How exercise can improve mental health
One in every four people worldwide will suffer from a mental or neurological disorder at some point in their lives, according to a recent report from the World Health Organization. The figures are even more startling when we zoom in on men. 1 in every 2 Australian men will be affected, and in the U.S., men account for 75% of reported suicides. In short, there’s a mental health crisis impacting men at alarming rates. But as scary as it seems, there’s one activity you’re already engaging in that can preserve your mental health or help you deal with existing conditions – exercise.
A March report from Psychology Today showed that exercise reduced the risk of depression, helped maintain good mental health as we age, and proved effective in treating several conditions, such as anxiety and dementia. For so long, we’ve viewed exercise as a mandatory part of physical health. However, we stand to gain so much more.
How exercise helps
Exercise has a direct impact on your brain. Whenever you hit the gym or the trail, the volume of select brain regions increases because there’s better blood supply. This increased blood supply delivers additional oxygen and nutrients to your neurons, which help control brain and nervous system functions.
More specifically, new neurons are formed in your hippocampus during exercise. The hippocampus is the part of your brain that’s directly involved in forming memories, learning, and regulating emotions. Studies have shown that conditions like depression stem from reduced neuron activity in the hippocampus. Thus, by boosting neuron activity, exercise fights one of depression’s causes at its core.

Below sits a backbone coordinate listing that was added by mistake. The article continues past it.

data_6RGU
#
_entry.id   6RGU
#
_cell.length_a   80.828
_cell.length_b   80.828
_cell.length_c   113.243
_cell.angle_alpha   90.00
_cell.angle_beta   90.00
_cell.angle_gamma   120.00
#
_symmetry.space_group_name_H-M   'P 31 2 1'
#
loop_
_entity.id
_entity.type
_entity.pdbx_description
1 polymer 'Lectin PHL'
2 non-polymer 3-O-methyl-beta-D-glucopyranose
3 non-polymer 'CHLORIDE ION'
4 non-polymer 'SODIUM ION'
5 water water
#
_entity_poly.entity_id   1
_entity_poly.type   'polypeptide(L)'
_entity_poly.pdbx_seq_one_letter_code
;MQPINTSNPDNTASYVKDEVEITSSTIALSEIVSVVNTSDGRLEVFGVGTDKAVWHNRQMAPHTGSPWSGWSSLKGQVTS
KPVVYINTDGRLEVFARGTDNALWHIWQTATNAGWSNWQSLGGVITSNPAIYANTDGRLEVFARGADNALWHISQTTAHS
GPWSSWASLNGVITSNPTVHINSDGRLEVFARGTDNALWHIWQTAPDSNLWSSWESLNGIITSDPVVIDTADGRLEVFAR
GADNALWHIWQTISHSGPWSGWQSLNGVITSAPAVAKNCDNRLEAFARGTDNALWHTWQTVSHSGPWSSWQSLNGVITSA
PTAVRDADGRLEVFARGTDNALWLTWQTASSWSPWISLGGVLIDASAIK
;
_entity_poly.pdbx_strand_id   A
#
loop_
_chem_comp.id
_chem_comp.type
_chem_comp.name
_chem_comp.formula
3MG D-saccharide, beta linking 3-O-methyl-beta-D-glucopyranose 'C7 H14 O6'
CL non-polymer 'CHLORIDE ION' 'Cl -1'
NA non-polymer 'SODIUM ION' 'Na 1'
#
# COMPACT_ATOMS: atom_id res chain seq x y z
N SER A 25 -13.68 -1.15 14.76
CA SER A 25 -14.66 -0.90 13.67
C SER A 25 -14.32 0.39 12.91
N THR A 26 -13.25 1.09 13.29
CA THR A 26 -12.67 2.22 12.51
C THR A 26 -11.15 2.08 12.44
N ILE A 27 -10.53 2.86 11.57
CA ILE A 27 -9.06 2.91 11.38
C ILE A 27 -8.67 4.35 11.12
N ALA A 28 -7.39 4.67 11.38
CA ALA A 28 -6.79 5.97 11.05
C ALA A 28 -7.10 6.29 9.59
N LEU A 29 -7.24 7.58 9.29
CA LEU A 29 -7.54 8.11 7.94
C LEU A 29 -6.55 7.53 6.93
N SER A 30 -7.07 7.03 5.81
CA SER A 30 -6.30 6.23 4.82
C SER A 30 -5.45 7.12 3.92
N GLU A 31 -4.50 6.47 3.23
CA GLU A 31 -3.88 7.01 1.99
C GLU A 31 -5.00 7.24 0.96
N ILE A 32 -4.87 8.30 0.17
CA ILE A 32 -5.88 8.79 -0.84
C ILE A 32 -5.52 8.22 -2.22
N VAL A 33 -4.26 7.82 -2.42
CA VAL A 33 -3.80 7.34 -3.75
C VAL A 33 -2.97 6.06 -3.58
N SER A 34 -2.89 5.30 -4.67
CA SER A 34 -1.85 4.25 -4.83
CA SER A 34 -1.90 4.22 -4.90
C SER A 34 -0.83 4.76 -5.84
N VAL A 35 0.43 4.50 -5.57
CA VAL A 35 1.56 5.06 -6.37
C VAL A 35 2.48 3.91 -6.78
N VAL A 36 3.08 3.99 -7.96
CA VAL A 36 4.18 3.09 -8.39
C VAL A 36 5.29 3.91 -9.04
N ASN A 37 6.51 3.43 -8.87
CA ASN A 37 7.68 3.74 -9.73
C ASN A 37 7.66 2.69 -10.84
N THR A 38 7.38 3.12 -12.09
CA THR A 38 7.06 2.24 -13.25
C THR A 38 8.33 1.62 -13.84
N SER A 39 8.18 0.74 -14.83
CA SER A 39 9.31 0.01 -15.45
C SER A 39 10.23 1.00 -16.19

Other mental health benefits
Aside from the direct impact on your brain, exercise has several other proven mental health benefits:
Stress relief: Exercise increases production of norepinephrine, a chemical that helps moderate your brain’s response to stress. So, the next time you feel overwhelmed by a busy day at work, a gym session could help you sort it all out.
Happiness chemicals: Regular exercise releases endorphins, the feel-good chemicals that stimulate feelings of euphoria and happiness. What better way to combat negative feelings than with happy chemicals?
Self-confidence: Regardless of your fitness level, exercise boosts your perception of your body, leading to an increase in your self-worth and confidence.
Less anxiety: Just 20 minutes of moderate physical activity can reduce your sensitivity to anxiety.
Control or reduce addiction: When you experience pleasure, your brain releases the chemical dopamine, which signals a feeling of euphoria. The bad news is that drugs and alcohol can fuel the release of dopamine. But on the bright side, exercise can stimulate dopamine release, too. Research has shown that exercise can distract those with serious addictions from their vices. They can achieve a dopamine release from a jog or a lifting session instead of something more harmful. In short, it’s a powerful tool in fighting a serious problem.
How much exercise do you need?
There’s no set rule here – every body is different, and you may need to experiment to find the frequency that’s right for you. On average, 3-5 45-minute sessions per week seems to be the sweet spot. Maybe you can do more; maybe you need less. As long as you’re making the effort, you’ll likely reap the benefits.
While exercise can be extremely beneficial in treating mental health, it shouldn’t take the place of seeking treatment from a professional. But in terms of self-preservation, it’s a great place to start.